From Gardening to Farming: A Glimpse at Long Island’s Garden of Eve Farm

posted in: Farms, Ruminations | 14

Not so long ago, I tended to associate Long Island with being stuck in squawking traffic on the LIE and guys in wifebeaters who wouldn’t think to eat an apple if the tree plopped one in his hand. True, the eastern trail of New York City never exactly conjured an agrarian idyll, replete with rustic farmstands and coastal pastures producing everything from grass-fed beef to tasty wines. But perhaps that’s just the Jersey in me speaking (ironic as it may seem, New Jersey and Long Island kids have a long, stupid rivalry). Because after a trip out to Garden of Eve organic farm in Riverhead, I was introduced to a world of old-school farming values being led for the most part by young and fresh-thinking pioneers.

Garden of Eve farm really began as just a garden — Eve Kaplan-Walbrecht’s, to be exact. In 2001, a friend invited her to sell some of her vegetables that she’d grown at a farmers’ market in Long Island. She made $40 that day, and decided to take gardening to the next level. Today, the farm boasts 70 varieties of vegetables, 20 herbs and 30 flowers, all certified organic, across its 100 acres. 500 Rhode Island Red laying hens run wild and free, producing rich eggs that keep the customers coming back. There are seven beehives, not so much for producing honey as to promote a healthy ecosystem. This spring, the farm welcomed a small handful of baby lambs to join their few goats, sheep and guard dogs, and next weekend, they’re planning to bring some piglets down from Vermont’s Tamarack Hollow Farm.

Along with her husband, Chris Kaplan-Walbrecht, Eve maintains a rigorously pesticide-free safe haven and believes in free-range, humane and healthy practices when it comes to food. A longtime environmental advocate, Chris grew into farming on his family’s conventional dairy farm. In a recent Long Island Press article, he lamented the exposure to toxic chemicals in that environment, and vowed to farm organic only for the benefit of the environment and human health. In addition to Garden of Eve, Long Island has seven other organic farms.

this feisty goat wanted a piece of me — my belt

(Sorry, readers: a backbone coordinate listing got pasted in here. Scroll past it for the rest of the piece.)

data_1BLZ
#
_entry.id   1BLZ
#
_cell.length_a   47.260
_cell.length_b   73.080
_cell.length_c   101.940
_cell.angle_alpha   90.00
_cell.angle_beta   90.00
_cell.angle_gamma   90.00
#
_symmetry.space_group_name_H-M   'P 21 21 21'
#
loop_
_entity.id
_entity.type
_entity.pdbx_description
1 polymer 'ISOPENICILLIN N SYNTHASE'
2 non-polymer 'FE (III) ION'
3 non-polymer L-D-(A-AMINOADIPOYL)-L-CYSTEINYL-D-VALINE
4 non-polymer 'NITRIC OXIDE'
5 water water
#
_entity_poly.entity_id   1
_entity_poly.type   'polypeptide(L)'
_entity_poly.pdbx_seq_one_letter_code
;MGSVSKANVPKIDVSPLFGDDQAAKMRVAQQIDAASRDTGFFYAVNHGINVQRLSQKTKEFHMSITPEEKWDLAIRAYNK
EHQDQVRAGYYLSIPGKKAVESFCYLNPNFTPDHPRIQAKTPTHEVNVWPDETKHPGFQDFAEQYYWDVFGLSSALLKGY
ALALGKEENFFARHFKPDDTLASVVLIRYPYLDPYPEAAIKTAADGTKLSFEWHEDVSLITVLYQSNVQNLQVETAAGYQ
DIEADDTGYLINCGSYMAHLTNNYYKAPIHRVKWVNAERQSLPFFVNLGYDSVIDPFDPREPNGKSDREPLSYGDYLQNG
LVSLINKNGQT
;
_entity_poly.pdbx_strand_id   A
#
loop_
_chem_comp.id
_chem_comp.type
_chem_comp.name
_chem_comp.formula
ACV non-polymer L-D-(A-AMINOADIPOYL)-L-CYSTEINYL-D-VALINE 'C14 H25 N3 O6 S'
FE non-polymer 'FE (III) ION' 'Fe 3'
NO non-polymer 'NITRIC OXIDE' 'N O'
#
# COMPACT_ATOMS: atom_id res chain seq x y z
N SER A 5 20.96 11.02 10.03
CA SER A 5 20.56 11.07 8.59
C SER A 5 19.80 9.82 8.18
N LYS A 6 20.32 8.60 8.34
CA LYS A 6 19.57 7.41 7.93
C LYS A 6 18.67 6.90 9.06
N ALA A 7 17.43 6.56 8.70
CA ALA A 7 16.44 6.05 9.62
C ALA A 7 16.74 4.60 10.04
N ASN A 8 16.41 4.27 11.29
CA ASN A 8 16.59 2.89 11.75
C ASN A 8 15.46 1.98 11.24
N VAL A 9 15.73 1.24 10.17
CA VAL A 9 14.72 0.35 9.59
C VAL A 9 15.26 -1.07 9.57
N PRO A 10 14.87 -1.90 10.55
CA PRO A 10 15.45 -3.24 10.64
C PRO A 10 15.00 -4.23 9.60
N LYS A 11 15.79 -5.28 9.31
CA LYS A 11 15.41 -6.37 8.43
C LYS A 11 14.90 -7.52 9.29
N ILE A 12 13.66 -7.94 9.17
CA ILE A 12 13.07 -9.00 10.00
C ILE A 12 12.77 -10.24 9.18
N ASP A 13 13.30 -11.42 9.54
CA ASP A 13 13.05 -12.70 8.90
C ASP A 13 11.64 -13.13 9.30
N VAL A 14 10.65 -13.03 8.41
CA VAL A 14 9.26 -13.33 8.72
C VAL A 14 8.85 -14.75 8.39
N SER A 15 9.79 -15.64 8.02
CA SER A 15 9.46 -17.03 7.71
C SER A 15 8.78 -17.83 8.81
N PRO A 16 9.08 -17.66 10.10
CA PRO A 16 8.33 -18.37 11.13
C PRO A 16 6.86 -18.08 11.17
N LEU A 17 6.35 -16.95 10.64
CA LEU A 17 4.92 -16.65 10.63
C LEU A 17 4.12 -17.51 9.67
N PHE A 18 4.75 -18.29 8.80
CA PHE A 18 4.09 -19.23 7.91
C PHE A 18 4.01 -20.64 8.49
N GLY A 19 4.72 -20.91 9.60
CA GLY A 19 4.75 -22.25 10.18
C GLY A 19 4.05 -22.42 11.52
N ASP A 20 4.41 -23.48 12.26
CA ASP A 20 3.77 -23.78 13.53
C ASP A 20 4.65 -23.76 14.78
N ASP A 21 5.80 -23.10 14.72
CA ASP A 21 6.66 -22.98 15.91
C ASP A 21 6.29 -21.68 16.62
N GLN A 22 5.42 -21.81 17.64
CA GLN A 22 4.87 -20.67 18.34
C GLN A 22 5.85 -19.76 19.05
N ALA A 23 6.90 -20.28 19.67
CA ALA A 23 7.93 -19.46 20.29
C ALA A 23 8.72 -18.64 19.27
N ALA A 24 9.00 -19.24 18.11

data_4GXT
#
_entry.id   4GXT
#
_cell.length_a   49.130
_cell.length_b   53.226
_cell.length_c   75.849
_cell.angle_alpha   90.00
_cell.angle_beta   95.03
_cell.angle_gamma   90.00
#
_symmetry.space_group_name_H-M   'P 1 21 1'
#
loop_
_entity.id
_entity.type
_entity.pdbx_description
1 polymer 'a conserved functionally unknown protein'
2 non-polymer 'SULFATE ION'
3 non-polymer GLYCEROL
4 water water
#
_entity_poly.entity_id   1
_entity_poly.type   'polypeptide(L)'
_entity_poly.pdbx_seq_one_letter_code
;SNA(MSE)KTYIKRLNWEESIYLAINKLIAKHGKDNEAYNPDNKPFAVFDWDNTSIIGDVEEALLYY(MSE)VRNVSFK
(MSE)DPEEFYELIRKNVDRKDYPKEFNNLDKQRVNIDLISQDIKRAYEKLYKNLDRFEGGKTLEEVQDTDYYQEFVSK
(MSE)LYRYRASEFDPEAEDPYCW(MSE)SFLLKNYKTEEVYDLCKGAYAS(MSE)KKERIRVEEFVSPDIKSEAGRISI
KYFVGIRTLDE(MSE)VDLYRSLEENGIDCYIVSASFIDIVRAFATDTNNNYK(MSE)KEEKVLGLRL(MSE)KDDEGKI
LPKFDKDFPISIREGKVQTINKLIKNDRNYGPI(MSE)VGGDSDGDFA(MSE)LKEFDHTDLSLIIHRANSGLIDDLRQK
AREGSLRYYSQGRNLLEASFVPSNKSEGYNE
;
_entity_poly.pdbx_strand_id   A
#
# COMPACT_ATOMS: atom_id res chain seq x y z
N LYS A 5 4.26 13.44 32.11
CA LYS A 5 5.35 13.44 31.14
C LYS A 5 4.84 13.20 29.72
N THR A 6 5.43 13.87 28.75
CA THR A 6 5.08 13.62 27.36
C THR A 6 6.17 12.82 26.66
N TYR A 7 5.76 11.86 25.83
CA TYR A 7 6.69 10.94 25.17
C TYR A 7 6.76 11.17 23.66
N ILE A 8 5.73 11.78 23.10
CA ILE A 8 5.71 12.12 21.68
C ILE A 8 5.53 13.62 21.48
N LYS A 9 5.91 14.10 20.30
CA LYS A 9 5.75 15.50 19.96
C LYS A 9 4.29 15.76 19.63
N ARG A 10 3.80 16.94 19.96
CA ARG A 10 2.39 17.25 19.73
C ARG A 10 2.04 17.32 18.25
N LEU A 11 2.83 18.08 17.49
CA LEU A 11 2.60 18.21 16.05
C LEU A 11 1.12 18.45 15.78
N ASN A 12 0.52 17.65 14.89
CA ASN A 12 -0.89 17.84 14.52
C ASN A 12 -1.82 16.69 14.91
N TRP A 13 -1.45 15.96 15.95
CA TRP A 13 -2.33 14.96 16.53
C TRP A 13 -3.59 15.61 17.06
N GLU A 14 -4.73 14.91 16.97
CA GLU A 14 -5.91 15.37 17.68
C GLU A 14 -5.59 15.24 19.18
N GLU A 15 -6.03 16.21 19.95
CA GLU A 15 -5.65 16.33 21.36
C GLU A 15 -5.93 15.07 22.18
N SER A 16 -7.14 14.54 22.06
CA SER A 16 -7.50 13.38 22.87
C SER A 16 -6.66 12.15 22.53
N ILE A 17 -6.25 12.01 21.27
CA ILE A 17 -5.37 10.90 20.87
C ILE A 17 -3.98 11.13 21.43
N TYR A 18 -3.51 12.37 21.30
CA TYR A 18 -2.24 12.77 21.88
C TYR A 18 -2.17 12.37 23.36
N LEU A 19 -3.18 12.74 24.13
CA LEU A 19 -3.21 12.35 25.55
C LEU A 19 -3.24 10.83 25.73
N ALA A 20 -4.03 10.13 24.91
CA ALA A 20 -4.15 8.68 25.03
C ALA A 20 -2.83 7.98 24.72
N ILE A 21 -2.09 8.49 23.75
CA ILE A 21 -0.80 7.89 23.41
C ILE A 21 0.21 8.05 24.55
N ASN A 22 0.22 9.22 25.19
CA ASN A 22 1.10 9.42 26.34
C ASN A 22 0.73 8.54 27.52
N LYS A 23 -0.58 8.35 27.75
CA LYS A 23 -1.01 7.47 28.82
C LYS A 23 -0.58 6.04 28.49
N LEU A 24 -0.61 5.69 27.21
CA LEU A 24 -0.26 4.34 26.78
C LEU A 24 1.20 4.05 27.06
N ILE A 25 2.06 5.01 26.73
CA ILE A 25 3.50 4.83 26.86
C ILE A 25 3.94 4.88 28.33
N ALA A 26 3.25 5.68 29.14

a tuft of Tuscan kale

a lush greenhouse of pea shoots

While the sights alone were certainly a foodie’s paradise, my main reason for coming to the farm was to visit my friend Melissa (aka Midge Pingleton), currently soaking up the farm life as a live-in apprentice. I didn’t get to stay as long as I’d hoped, to help harvest and pack some of the last winter CSA shares (the farm serves ten CSA locations), so only got a taste of what it’s like to tough it out on the field from morning to dusk. I don’t imagine I would be very good at it. In late April, the field was windy and a week’s worth of rain had muddied almost every step. Nevertheless, I found Melissa and a handful of workers far, far down from the farmhouse in the field when I arrived, just finishing up their morning chores. Melissa was excited to find some kohlrabi she’d been searching for among patches of last winter’s crops.

workers pack just-harvested veggies into CSA shares

It’s an in-between week, or month, for farms in the metro area, straddling the winter and spring’s first harvests. According to the workers, the farm will “get crazy” with activity pretty soon. Along with Melissa, there are five other apprentices currently working on the farm, and six full-time staff including Chris and Eve. Their ages range from the early twenties to late thirties, most of them on the younger end of the spectrum. Many have worked at various other farms over the years. But Melissa (and many other young people in recent years, it seems) has taken to farming as an educational experience and conscious escape from city life. Previously a cook at Roberta’s Pizza and a Greenmarket Manager for CENYC, Melissa had been living in Brooklyn, and I might mention participated in almost every cook-off written about on this blog (including the s’MACdown, which she hosted). Her interest in food and where it came from was what drew her to farming, and her decision to embrace it hands-on for an entire season (March to November). Trading the subway for tractors and heels for sodden clogs, she works from eight in the morning to six in the evening, taking breaks for communal meals, and sharing living space with her co-workers. I can’t even really begin to imagine how drastic the switch must be. She noted that in the city, it was easy to pick up a snack of junk-food from a bodega. Now, several miles from any business that isn’t a farm, and between the work and a healthy, farm-fresh diet, she’s lost some ten pounds so far (not that she needed to).

Melissa’s pear tart